EdCampRevolution 2017

Today was an amazing day. I am feeling a sense of hope and joy that I haven’t felt for a very long time. My goal is to help change the world and I honestly think I may have just been positioned to be a part of a change that will have a huge impact. I will go more into depth with that at the end of this blog. First, let’s talk about how EdCampRevolution rocked my world!

I have been looking forward to this EdCamp for months. The reason why is that their mission aligns with mine. It is one that more conferences need to address.

We at EdCamp Revolution are holding this space for critical educators and progressive educators to come together, share ideas, and feel empowered to affect change in their place of work and communities. How do we discuss STEM, maker-spaces, the arts, health and physical education,  within the context of race, class, gender, equity,  justice, and liberation?

Here is a group of educators that is challenging the status quo in a way that I can fall in line with. After going to the conference I fell in love with them.

The first session titled, Critical Pedagogy, was facilitated by Awo Okaikor Aryee-Price (@Okaikor). For those who do not know her Okaikor is a doctoral student who is very knowledgeable about critical pedagogy as well as other social justice principles.  One definition of critical pedagogy I found states, “Critical pedagogy is a teaching method that aims to help  in challenging and actively struggling against any form of  social oppression and the related customs and beliefs.” (Link)

She did one of the best jobs in facilitating a conversation. It was interesting because she was one of the quieter people in the room when it was obvious that she had a wealth of information. That is is the true spirit of EdCamps. The room discussed the subject and Okaikor jumped in once in awhile with her substantial wealth of information. If you want to see the notes on the session click here. The major takeaway from the session is that I have to read Paulo Freire and learn more about how my students, as well as myself, can question and challenge my system and my class. The action is the key to critical pedagogy.

The second session I went to was facilitated Diana Potts, Stephanie Rivera, and Elissa Malespina. The subject was how to bring up race in your classroom. The session was awesome!! There was fire and a little edge in the room. This made the discussion come alive! My man TJ was dropping knowledge bombs on my right while Julie-Ann, the founder of EdCampBrooklyn, and I were whispering in agreement to each other on the left. There was a student in the session who gave a wonderful synopsis of why it’s important for teachers to step up their views on race and how pictures are sometimes more powerful than words.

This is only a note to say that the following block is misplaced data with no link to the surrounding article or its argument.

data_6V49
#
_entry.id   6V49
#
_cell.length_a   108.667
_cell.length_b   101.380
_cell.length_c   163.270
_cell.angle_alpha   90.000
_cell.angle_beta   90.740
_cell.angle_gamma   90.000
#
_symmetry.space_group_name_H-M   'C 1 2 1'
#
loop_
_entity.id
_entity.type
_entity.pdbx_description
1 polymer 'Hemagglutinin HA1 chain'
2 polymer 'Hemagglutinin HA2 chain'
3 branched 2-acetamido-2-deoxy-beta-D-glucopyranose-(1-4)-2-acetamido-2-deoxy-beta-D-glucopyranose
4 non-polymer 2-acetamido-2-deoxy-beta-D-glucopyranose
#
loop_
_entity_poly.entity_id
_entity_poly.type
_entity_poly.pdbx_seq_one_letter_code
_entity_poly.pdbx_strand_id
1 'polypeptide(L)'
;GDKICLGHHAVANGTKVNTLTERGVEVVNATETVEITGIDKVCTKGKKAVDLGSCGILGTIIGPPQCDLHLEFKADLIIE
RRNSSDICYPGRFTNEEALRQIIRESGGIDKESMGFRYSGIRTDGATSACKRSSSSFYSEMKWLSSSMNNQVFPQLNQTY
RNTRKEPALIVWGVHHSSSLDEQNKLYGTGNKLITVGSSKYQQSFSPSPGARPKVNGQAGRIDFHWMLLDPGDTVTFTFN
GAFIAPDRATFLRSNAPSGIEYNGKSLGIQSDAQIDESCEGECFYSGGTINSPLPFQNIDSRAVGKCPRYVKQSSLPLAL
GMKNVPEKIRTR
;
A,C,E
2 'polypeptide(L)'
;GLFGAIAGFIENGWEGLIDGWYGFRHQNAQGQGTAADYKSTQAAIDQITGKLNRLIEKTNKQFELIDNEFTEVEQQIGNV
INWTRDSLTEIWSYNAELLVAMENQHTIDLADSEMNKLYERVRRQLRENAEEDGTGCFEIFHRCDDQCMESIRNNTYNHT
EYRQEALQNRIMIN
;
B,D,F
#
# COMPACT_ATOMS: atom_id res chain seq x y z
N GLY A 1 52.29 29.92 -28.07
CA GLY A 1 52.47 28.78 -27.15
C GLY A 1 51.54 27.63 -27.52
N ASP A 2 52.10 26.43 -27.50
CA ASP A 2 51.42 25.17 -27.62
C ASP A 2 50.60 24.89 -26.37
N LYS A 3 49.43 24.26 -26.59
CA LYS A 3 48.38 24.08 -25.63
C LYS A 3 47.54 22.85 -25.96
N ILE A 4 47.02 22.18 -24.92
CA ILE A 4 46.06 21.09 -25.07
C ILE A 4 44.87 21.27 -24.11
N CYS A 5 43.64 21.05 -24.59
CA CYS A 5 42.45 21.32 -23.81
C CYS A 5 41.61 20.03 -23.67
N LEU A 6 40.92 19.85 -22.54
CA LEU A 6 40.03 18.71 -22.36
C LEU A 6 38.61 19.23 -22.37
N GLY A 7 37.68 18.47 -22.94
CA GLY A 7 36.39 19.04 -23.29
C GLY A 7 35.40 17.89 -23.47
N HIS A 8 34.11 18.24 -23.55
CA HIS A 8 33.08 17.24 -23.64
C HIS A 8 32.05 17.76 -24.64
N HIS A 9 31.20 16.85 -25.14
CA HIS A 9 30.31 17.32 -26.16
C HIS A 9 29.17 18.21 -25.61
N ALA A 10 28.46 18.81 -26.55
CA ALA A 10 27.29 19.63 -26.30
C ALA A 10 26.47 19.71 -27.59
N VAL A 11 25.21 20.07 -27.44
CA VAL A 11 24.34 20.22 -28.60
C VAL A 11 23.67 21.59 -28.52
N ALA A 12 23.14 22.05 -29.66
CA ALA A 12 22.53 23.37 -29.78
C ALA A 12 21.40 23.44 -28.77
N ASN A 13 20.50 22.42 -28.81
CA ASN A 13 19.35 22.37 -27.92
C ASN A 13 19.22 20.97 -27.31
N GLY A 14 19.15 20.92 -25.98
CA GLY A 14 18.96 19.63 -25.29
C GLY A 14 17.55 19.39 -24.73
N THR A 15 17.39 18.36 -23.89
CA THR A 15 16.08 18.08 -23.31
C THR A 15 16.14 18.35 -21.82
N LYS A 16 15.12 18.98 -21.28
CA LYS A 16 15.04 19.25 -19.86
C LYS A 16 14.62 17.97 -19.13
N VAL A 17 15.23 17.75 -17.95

My major takeaway from the session is that I need to continue to learn more about history. Black history, Mexican history, African history, US history so that I can fully understand how the world has gotten to this point. Without that knowledge, I am blinded to certain truths.

Now to the groans and glows of the conference! (thank Jorge for allowing me to steal the idea)

Glow: The session board was filled with great subjects! This was not a conference for those scared to discuss the hard topics.

Groan: There were two people who took a lot of the time to talk about what they were doing. Today race was discussed a lot so that may be why but I noticed both people were white. I don’t know if they had anything to do with the fact that they talked for what seemed like at least ten minutes. It is not fair to monopolize so much time when the whole room should be a part of the discussion. Time just doesn’t allow for that as well as for the fact that people don’t pay attention for that long!

Glow: There were more black and brown people there than any other education conference I have ever been to. That was an awesome site to see!

Glow: There was a boat load of food!

Glow: Lunch was short and to the point.

Groan: My kids were sick so I got there late and had to leave early.

Going back to the beginning of the blog I stated how happy I was that a major change may be occurring in NJ, NY, and CT! I had a conversation where I was asked why EdCampNJ wasn’t doing enough to support other EdCamps. It made me realize that we were in a unique position and time to unite all the local EdCamps in NJ, NY, and CT which will solve a couple of issues that have been plaguing them.